Sun Kuo, a toy vendor in Shijiazhuang, the capital of Hebei province, tells TWOC that he has a day job, but chose to set up a stall after work simply to have something to do in his spare time. “Our city management officers have marked an area for small vendors to sell stuff, and we are required to remove any trash that we produce,” he says.

Public safety remains a concern. The Zhengzhou vendor complains that a customer walked off with one of her rings before she even opened her stand, though she did not see any police or chengguan around. In Tianjin and in Jiangsu province, firefighters joined the night markets with drones, broadcasting fire safety slogans in an attempt to limit fire hazards in the crowd.

“The street vendor economy poses real challenges of governance capability for community-level and local governments,” Sun Jiashan, the scholar, says. “How do they do this right, so that small vendors can make money and cities can maintain good public safety at the same time? The local governments need to modernize their governance strategy and system.”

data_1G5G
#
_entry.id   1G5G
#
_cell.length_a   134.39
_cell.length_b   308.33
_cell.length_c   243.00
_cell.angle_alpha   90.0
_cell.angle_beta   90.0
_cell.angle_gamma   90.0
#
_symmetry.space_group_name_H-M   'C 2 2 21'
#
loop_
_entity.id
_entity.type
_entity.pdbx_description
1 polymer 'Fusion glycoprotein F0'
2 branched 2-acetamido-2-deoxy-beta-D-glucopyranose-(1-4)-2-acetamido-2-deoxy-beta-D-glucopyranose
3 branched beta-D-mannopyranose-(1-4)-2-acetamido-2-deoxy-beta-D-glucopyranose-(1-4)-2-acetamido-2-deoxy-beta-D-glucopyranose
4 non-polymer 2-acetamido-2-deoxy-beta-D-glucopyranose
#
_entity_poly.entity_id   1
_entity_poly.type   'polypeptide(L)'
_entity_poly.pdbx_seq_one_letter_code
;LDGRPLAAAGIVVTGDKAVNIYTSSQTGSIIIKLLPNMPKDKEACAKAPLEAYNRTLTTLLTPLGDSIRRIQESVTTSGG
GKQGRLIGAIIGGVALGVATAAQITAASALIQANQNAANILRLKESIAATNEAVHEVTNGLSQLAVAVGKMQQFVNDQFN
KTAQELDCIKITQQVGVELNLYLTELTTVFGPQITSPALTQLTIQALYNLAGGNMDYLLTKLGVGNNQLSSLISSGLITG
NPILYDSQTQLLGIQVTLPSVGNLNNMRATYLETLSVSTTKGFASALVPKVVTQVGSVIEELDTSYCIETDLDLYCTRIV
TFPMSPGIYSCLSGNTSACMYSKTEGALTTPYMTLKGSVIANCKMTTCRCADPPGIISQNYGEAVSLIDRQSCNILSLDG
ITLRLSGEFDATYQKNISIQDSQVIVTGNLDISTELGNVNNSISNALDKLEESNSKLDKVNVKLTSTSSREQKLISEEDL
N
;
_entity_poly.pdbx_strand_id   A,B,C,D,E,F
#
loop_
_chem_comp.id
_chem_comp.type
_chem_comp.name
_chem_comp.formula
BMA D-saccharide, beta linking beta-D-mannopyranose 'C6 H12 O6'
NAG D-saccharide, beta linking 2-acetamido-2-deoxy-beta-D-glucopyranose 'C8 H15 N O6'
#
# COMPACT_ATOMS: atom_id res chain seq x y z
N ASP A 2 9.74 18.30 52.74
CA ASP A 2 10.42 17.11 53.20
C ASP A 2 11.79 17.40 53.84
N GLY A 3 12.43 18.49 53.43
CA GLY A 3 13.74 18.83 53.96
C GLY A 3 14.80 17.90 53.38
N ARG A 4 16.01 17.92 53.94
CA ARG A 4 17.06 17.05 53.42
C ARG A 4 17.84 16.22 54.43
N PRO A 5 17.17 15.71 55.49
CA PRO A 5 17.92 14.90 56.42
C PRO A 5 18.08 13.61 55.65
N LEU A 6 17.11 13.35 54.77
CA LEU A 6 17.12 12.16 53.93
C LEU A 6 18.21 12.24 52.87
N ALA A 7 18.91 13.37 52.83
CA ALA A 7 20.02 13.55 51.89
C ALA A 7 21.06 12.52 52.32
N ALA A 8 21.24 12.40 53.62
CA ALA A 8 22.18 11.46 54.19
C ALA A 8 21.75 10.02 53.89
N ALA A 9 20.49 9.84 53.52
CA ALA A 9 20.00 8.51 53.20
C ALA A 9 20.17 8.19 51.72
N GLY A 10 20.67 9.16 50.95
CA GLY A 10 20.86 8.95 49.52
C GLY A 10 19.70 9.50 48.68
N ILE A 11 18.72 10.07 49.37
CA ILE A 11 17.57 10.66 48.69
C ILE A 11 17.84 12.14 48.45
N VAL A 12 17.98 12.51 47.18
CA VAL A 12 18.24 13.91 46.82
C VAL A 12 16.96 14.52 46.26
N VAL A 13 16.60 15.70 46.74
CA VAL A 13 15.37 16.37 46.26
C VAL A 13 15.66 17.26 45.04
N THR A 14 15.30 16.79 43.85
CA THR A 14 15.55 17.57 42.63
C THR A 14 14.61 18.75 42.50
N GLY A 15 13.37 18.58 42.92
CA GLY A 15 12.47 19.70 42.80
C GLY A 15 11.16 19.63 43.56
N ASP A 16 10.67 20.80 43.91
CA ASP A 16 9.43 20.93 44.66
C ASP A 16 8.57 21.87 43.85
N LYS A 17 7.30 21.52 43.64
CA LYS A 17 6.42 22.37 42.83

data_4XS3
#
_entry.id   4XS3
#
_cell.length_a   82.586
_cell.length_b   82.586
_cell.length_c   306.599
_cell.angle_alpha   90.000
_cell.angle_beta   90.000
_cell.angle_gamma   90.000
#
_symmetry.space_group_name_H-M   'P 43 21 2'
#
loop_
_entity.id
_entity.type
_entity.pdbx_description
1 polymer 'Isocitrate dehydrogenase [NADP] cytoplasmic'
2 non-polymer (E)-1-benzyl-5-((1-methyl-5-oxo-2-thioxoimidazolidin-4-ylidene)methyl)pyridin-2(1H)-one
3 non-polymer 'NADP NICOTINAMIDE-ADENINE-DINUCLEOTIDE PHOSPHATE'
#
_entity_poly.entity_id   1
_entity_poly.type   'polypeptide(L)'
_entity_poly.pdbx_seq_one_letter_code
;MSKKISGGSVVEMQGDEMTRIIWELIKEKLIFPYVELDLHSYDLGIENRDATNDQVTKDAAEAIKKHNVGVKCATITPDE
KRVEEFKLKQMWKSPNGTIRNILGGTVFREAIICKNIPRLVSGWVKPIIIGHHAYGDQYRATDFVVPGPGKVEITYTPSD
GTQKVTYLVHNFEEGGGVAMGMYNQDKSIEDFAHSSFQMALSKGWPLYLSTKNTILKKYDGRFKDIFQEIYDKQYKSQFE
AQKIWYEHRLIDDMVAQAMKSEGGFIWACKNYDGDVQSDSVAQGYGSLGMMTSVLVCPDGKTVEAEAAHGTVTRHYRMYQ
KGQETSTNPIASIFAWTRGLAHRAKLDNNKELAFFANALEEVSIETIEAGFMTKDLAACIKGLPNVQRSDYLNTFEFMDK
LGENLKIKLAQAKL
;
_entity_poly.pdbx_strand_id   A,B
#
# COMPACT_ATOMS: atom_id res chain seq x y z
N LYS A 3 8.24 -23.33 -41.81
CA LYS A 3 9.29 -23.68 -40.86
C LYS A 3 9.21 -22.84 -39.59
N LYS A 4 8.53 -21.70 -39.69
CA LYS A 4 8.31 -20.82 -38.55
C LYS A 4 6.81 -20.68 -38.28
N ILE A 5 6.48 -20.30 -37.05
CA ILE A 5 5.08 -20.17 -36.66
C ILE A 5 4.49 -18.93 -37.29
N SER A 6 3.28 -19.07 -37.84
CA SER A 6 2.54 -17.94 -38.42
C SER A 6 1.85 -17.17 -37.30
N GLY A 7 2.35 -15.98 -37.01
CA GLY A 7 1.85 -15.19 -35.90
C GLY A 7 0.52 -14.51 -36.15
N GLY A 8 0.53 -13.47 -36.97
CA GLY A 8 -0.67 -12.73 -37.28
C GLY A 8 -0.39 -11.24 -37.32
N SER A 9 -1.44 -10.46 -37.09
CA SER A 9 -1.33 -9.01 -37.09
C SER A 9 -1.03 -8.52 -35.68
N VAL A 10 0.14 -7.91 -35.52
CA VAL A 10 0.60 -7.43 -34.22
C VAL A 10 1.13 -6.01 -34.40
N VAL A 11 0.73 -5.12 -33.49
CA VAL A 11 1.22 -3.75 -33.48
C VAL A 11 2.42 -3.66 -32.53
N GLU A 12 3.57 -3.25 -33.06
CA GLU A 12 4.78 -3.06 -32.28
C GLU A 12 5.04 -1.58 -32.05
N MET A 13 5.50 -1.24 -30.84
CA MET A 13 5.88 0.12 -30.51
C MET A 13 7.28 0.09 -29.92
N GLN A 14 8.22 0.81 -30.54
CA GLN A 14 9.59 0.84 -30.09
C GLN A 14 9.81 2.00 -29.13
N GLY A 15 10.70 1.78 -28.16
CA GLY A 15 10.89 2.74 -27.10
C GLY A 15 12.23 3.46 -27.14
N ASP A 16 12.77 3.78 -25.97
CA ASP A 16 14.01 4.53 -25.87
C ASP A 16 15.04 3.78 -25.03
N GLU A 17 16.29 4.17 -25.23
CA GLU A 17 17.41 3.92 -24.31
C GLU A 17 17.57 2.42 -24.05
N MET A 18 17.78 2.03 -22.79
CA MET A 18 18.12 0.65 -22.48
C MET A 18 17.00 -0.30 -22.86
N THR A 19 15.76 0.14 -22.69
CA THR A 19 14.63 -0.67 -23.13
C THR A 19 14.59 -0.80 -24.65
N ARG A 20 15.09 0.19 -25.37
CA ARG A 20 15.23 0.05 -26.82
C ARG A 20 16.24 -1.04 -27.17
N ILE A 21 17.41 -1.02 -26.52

Many facets of street vendors’ business operation are yet to be clarified, including making sure that vendors have licenses to sell their products, and pay tax on their revenue. Sun Jiashan says that as the world enters a recession after the pandemic, street vendors are just one facet of the economy that the Chinese government will support to help business owners weather the storm, and “A single medicine cannot cure all diseases; you can’t put too much expectation and attention on this one single policy.”

The Zhengzhou vendor has now seen another night market in her city close down, then reopen under the management of a shopping mall, which requires vendors to pay a registration fee but will provide a table for each registrant. “In the beginning, when it was spontaneous, it was very chaotic and dirty, but now it’s like a fair you might see in a park abroad,” she says.

“As long as it doesn’t interfere with traffic, and isn’t too dirty, I hope that the ‘street stall economy’ can continue,” she adds. “As an ordinary person, I think visiting street stalls is a part of life; it’s intimate and cozy.”

Cover image from VCG


Ziqi Wang is a contributing writer at The World of Chinese.